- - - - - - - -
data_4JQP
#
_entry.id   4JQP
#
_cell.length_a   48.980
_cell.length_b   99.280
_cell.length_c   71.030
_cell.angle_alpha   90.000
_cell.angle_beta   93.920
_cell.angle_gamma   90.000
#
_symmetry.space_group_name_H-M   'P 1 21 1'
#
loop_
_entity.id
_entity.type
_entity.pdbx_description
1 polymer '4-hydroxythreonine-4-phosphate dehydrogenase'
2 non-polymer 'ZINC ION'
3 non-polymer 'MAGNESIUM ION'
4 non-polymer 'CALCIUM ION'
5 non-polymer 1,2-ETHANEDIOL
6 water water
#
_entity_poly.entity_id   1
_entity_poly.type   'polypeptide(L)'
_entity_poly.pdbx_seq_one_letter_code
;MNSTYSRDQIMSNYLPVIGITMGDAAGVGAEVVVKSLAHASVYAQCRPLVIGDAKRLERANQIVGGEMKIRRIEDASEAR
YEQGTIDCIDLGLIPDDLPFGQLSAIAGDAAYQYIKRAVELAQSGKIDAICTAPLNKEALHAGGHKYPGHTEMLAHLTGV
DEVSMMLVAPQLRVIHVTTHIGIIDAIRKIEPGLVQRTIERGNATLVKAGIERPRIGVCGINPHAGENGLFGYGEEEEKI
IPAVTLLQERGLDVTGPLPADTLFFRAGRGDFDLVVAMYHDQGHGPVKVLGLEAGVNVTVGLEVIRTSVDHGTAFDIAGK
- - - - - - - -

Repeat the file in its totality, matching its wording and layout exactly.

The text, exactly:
data_4JQP
#
_entry.id   4JQP
#
_cell.length_a   48.980
_cell.length_b   99.280
_cell.length_c   71.030
_cell.angle_alpha   90.000
_cell.angle_beta   93.920
_cell.angle_gamma   90.000
#
_symmetry.space_group_name_H-M   'P 1 21 1'
#
loop_
_entity.id
_entity.type
_entity.pdbx_description
1 polymer '4-hydroxythreonine-4-phosphate dehydrogenase'
2 non-polymer 'ZINC ION'
3 non-polymer 'MAGNESIUM ION'
4 non-polymer 'CALCIUM ION'
5 non-polymer 1,2-ETHANEDIOL
6 water water
#
_entity_poly.entity_id   1
_entity_poly.type   'polypeptide(L)'
_entity_poly.pdbx_seq_one_letter_code
;MNSTYSRDQIMSNYLPVIGITMGDAAGVGAEVVVKSLAHASVYAQCRPLVIGDAKRLERANQIVGGEMKIRRIEDASEAR
YEQGTIDCIDLGLIPDDLPFGQLSAIAGDAAYQYIKRAVELAQSGKIDAICTAPLNKEALHAGGHKYPGHTEMLAHLTGV
DEVSMMLVAPQLRVIHVTTHIGIIDAIRKIEPGLVQRTIERGNATLVKAGIERPRIGVCGINPHAGENGLFGYGEEEEKI
IPAVTLLQERGLDVTGPLPADTLFFRAGRGDFDLVVAMYHDQGHGPVKVLGLEAGVNVTVGLEVIRTSVDHGTAFDIAGK